Welcome back to the 12 Keys to a Healthy Weight. Last week we created a regular routine of enjoyable physical activities. Today we’ll look at one of the most powerful barriers that may come between you and your healthy weight – food cravings.
Key #7: Face up to your food cravings and create strategies to address them
Food cravings give us all sorts of information about ourselves – how our day is going, what’s going on in our lives at this very moment, what’s happening in our relationships.
At White Picket Fence Counseling Center, we help our clients understand and use this important information, as well as helping them cope with the cravings themselves.
We remind people that you do not have to give in to a craving. In recovery, you can learn to tolerate the temporary discomfort of a craving and resist. Every time you do this, your sense of self-control will increase and strengthen, and you’ll be able to draw on that the next time a craving appears.
Getting through a craving is like riding a wave – it has a beginning, a crest, and then it will subside.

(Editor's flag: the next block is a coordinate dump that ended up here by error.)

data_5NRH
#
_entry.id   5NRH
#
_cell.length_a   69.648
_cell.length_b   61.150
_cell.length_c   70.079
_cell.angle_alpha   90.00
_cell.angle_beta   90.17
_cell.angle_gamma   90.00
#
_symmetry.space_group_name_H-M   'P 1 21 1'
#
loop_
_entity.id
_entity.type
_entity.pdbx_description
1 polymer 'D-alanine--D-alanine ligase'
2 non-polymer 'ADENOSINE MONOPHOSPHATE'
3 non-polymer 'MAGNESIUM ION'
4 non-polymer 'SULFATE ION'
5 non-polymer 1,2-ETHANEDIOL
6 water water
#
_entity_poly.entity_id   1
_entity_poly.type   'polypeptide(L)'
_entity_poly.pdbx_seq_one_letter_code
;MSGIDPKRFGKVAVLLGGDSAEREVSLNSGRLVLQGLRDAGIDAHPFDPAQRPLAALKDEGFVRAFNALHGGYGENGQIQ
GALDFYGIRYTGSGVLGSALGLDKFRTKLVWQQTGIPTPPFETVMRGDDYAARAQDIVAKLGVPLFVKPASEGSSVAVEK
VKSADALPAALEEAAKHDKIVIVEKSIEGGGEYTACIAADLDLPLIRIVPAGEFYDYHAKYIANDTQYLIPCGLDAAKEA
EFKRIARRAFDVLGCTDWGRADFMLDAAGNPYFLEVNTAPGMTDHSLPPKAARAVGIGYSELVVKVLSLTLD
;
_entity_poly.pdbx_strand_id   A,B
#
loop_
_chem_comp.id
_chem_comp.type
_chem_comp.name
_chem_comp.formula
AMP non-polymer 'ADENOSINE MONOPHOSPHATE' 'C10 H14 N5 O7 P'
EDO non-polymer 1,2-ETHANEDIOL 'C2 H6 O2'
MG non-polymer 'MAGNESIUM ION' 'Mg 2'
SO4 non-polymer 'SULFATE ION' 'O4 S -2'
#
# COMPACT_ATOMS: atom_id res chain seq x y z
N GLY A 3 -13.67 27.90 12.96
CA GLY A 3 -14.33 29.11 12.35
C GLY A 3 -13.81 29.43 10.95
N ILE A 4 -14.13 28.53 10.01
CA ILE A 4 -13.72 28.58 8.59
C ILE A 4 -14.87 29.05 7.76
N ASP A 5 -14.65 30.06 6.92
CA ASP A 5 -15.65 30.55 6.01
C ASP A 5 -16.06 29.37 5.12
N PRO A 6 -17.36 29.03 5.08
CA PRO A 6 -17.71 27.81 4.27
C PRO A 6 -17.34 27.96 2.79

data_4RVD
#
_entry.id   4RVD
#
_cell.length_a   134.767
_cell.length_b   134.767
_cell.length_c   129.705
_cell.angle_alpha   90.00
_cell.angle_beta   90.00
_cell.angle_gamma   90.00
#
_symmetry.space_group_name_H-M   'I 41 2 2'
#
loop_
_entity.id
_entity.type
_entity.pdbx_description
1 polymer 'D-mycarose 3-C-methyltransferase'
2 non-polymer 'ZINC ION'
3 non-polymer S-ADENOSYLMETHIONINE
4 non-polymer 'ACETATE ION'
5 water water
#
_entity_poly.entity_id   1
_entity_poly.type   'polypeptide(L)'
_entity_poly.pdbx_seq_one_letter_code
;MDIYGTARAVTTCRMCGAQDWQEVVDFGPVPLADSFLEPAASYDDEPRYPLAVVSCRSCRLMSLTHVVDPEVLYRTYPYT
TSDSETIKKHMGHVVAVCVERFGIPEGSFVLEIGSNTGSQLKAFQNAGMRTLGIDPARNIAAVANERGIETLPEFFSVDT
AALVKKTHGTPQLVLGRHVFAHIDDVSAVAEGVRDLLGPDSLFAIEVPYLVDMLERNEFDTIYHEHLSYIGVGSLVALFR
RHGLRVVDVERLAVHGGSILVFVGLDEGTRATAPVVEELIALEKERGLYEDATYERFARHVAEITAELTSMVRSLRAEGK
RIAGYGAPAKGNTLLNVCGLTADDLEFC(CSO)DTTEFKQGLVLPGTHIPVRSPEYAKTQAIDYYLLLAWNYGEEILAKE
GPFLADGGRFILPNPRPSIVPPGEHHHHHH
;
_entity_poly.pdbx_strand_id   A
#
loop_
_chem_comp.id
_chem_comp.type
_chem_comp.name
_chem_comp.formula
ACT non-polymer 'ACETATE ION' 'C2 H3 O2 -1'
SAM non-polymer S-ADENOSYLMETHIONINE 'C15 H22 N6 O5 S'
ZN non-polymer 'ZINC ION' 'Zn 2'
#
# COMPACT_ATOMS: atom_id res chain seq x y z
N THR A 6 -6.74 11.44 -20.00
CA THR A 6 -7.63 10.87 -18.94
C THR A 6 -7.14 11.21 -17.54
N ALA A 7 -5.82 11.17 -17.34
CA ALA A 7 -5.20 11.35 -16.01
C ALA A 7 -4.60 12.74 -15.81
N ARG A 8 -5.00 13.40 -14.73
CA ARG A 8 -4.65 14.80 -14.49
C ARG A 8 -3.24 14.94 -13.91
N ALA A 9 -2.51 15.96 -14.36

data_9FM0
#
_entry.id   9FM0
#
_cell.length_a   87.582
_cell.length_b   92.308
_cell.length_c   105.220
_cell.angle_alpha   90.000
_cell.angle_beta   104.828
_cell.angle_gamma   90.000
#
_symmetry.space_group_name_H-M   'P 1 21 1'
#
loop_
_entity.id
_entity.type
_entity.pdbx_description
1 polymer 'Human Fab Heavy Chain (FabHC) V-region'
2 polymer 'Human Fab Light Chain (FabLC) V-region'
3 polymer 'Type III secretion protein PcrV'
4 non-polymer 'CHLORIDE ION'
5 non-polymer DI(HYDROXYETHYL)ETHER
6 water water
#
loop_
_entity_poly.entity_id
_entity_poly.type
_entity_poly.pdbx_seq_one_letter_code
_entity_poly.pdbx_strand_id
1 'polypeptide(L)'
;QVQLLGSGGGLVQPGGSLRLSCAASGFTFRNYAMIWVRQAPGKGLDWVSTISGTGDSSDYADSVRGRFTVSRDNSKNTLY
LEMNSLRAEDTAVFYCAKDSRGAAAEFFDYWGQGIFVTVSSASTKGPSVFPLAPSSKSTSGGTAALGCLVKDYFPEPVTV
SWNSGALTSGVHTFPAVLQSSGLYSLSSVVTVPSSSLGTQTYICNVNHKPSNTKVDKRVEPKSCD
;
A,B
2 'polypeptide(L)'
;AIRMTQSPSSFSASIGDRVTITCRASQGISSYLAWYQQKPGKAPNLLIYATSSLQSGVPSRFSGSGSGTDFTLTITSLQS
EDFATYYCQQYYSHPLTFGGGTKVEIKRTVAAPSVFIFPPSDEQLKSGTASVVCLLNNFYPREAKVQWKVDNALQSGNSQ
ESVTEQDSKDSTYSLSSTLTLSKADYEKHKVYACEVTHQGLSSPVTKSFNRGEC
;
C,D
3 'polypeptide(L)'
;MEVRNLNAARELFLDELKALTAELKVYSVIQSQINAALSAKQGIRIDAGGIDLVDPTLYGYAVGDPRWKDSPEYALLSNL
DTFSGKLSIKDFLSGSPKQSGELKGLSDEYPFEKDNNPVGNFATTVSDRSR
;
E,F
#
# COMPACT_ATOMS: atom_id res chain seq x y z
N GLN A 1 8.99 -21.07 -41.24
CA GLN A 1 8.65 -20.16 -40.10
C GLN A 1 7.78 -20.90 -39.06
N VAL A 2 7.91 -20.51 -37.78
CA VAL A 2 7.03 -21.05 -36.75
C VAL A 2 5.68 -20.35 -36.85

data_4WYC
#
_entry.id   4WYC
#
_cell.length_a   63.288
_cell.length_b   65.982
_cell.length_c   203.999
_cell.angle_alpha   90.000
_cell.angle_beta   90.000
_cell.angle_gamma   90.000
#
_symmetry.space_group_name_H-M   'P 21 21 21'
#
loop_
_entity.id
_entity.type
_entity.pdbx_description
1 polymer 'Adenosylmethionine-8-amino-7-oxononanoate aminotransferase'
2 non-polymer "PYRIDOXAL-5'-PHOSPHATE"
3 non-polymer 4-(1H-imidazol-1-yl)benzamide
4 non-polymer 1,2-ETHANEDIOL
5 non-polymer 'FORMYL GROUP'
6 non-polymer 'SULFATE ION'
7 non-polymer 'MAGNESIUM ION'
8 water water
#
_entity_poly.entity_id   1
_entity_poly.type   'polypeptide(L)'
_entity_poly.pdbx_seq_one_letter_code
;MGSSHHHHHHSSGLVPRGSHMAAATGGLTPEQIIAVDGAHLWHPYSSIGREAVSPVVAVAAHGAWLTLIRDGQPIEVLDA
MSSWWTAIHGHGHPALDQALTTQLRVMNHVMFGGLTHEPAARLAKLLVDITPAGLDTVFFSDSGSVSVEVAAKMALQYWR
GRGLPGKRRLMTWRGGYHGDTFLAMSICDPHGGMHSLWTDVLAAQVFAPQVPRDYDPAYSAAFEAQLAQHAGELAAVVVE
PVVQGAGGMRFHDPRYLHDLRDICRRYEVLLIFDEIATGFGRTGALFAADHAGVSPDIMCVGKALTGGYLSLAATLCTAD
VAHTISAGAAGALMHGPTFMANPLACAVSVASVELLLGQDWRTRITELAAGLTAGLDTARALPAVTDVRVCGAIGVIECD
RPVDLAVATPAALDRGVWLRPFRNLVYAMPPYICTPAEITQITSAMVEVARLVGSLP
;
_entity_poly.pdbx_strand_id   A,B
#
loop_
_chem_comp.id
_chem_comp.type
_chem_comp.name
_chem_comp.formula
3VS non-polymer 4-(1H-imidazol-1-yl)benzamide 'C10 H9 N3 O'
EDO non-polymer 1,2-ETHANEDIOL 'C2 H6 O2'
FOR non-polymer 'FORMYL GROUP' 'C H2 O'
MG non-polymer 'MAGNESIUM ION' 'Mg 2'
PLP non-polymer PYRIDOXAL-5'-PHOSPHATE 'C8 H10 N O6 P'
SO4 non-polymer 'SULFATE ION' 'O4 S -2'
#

“[Cravings] will ALWAYS go away, even if I never eat a bite of food.” – Debbie Busis, LSW, who runs a weight loss group with Dr. Judith Beck, based on The Beck Diet Solution.
There are more helpful insights in Debbie’s blog post at:
To be proactive about handling your cravings, make a list of common situations and places where you notice cravings. Then come up with healthy choices and alternatives you can choose from a list when you may not feel like you can trust your own ideas in the moment.
For example, if you often crave a particular food when you go to a restaurant, note some of the other things on the menu that would be healthier for you. Avoid fast food restaurants as much as you can, where the less healthy choices are marketed more aggressively and it can be difficult to resist.
Here are some questions for journaling, therapy and reflection as you examine the barrier of food cravings:
When have I experienced a food craving going away, even if I didn’t give in?
What have I convinced myself might happen if I don’t give in to a food craving?
What are the types of food I usually crave most often, and when?